While preventing theft of inventory is a big advantage of RFID tags, tagging inventory in factories offers the advantage of tracking the inventory while it's moving through the supply chain on the way to stores. Also, use of RFID in retail stores makes the checkout process much quicker since RFID tags can be read at a distance. I think cost savings arising from these factors should also be considered.
If you just moved the point where rfid tags are placed to the source of production no added costs would be incurred. Only if points in between are added for tracking would costs go up. The readers are portable and only need to buy as many as you have people operating them. or they are placed at entry/exit points to check in and out of inventory thus only need to implement at those points. This saves valuable human time and this is where the savings come from add theft reduction and that is just icing on the cake.
I suppose the labor cost in china do not offset the capital as fast as developed countries. But it always pays to keep your people doing the highest value tasks as possible offloading tasks to computers allows this re-tasking = higher productivity.
I could be wrong, but I suspect Walmarts' implementation doesn't entail RFID tagging from the source, as discussed in the article, but probably starts once pallets of merchandise enter their distibution system. I'm sure that's an expensive proposition as well, but it sounds like tagging from the source is an order of magnitude more specific in the supply chain, and probably a bit more expensive per unit of production to put in place.
Casinos do it for different reasons, also the model is completely different.
1. Security and faking of ' casino' token is the reason they do it.
2. The cost is not 'written off' per product, the 'token' is re-used multiple times, passing back through the croupier and the exchange point when 'real' money is returned to the player in exchange for the token, making it a highly cost effective system.
Also EACH PRODUCT needs an RFID chip rather than just the packing case of multiple items, since once the outer packing is stripped off, the inner items would become un-traceable, making the whole system pointless.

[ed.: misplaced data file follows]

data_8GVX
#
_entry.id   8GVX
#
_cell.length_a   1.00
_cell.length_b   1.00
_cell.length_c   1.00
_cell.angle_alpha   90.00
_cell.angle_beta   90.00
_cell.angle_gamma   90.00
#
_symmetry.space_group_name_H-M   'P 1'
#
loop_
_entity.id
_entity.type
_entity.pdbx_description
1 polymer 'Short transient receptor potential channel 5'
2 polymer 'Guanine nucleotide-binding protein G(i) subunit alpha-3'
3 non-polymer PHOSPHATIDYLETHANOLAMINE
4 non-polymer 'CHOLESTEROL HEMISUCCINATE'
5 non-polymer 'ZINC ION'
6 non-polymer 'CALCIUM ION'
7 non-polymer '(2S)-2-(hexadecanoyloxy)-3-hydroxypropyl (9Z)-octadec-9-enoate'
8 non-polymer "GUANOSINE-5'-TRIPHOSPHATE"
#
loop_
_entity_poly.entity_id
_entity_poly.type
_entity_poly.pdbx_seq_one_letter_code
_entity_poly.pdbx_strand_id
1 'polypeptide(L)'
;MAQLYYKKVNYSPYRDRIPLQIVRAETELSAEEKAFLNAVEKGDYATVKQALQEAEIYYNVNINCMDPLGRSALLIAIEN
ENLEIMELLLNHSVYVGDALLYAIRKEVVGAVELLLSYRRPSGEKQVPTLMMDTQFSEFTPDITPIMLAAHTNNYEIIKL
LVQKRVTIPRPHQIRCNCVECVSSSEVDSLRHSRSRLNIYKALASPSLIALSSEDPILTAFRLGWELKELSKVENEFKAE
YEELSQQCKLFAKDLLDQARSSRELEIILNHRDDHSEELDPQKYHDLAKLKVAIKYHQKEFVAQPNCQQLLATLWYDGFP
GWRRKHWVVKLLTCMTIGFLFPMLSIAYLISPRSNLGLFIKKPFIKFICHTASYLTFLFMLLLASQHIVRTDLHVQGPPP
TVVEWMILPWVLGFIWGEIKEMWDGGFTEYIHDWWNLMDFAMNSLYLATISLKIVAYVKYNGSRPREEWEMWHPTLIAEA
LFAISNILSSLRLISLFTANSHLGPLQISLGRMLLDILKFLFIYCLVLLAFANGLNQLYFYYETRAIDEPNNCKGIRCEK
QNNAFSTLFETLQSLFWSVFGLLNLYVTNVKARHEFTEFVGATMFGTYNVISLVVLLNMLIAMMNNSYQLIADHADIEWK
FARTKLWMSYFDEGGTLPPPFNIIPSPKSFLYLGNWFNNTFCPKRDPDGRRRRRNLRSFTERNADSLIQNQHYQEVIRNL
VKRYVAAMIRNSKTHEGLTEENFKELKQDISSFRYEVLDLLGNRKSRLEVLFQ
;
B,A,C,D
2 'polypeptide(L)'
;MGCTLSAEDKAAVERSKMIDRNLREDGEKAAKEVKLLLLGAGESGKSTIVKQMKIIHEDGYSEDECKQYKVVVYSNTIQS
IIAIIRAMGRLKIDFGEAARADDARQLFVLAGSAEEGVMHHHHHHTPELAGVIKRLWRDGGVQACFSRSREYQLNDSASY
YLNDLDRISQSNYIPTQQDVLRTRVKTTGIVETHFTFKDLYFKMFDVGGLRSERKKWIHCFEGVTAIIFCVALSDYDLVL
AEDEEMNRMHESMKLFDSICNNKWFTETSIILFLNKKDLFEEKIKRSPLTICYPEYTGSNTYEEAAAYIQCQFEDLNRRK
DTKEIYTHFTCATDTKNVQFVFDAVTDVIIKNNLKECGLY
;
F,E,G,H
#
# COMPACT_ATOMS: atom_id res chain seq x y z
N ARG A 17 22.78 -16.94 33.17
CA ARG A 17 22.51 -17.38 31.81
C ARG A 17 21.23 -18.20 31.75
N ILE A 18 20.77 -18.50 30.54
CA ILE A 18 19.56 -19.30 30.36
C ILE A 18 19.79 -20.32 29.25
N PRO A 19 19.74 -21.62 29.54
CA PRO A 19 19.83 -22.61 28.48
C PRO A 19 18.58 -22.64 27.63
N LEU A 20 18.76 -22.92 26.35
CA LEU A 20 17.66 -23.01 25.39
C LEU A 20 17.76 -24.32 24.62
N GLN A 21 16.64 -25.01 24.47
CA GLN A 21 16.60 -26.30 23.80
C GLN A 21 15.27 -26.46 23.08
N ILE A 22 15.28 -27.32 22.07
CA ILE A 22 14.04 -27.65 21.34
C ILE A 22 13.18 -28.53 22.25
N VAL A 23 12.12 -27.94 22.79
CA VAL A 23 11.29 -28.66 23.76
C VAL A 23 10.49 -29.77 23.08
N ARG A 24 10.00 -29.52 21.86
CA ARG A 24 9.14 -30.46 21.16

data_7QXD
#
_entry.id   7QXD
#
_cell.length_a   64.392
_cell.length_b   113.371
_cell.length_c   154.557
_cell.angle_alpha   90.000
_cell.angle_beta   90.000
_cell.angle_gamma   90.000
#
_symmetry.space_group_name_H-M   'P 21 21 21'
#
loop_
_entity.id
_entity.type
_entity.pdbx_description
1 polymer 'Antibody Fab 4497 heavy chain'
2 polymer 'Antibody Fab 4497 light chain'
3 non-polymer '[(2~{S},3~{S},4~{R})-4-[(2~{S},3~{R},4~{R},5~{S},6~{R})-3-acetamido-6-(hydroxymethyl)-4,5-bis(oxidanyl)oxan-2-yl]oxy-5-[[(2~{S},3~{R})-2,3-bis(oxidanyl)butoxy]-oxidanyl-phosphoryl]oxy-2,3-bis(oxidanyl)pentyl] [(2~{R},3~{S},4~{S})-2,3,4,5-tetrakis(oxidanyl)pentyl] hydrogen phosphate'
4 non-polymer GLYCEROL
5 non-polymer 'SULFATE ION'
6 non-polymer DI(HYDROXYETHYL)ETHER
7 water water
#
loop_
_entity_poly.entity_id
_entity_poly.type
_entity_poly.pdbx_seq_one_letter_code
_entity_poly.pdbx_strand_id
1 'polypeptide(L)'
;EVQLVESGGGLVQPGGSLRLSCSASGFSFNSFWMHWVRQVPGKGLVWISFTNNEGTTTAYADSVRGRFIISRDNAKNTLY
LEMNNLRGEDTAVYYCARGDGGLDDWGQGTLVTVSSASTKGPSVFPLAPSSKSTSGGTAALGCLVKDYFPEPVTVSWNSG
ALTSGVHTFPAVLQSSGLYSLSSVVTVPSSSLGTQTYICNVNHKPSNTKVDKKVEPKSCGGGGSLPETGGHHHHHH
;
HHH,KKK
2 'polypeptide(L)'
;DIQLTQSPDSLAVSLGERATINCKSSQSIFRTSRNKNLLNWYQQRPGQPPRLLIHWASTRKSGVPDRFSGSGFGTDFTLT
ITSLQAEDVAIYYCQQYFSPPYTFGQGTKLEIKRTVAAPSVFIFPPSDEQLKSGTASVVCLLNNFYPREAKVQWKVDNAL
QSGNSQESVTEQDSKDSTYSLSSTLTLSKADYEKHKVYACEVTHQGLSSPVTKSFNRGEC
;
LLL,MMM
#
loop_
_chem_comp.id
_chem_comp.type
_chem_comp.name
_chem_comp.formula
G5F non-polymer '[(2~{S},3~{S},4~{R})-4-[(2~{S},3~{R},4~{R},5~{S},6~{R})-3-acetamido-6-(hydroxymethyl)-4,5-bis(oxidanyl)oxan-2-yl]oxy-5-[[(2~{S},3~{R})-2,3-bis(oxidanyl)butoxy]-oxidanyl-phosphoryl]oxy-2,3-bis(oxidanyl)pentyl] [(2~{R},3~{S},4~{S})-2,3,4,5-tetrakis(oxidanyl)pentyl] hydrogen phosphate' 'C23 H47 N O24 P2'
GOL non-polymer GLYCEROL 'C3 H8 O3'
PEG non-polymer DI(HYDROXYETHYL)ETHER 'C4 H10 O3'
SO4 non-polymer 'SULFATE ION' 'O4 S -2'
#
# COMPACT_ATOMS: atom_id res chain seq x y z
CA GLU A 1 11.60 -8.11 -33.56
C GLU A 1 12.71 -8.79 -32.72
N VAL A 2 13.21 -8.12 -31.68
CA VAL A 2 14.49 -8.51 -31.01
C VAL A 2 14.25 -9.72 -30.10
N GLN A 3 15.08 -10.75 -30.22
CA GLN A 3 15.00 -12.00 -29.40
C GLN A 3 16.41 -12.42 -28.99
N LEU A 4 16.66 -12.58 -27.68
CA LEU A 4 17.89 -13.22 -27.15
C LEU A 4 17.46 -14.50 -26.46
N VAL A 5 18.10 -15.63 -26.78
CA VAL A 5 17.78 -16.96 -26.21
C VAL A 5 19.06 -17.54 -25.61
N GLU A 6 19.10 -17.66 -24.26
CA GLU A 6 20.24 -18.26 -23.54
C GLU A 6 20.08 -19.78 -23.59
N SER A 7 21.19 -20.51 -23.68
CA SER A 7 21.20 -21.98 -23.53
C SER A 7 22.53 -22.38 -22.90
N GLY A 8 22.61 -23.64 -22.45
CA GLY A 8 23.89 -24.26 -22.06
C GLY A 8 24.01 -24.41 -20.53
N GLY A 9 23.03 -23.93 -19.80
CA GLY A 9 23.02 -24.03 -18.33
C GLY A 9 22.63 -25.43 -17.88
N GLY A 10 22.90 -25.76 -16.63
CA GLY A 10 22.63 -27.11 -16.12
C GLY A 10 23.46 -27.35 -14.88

The Idea is that each item is traceable from source to destination (the checkout- point and beyond)
The main issues related to 'beyond' is that it makes you personally traceable, and also the value of any items tagged in an RFID way, as you walk from store to store in a shopping complex then each shop can see what you purchased in other stores and the value, they can then target you for advertising.
The same way google can track me to 20 meters, without a mobile phone/ GPS system, because they recorded all the WIFI systems when they did their street view.
I'm not sure comparing the profit margins of different industries -- in this case paper products and electronics -- is quite the point. Here's what we know: some industries have adopted RFID broadly. Other's haven't. A study that appears to be taken seriously by the business information market, at least as indicated by the premium its authors are charging to read it, suggests that RFID use could increase in Asia this year. But, the researchers claim, costs are a barrier. So what's happening?
I have no idea what the markup is on bogroll. I also don't know what a supply chain looks like for a company like Kimberly-Clark (inventor of the paper towel, just to pick something). I would suspect toilet paper has fewer steps in its manufacturing process than does, say, a wide-screen TV. So I can imagine different supply chain costs for the products, and different hardware demands were one to decide to install RFID in each chain.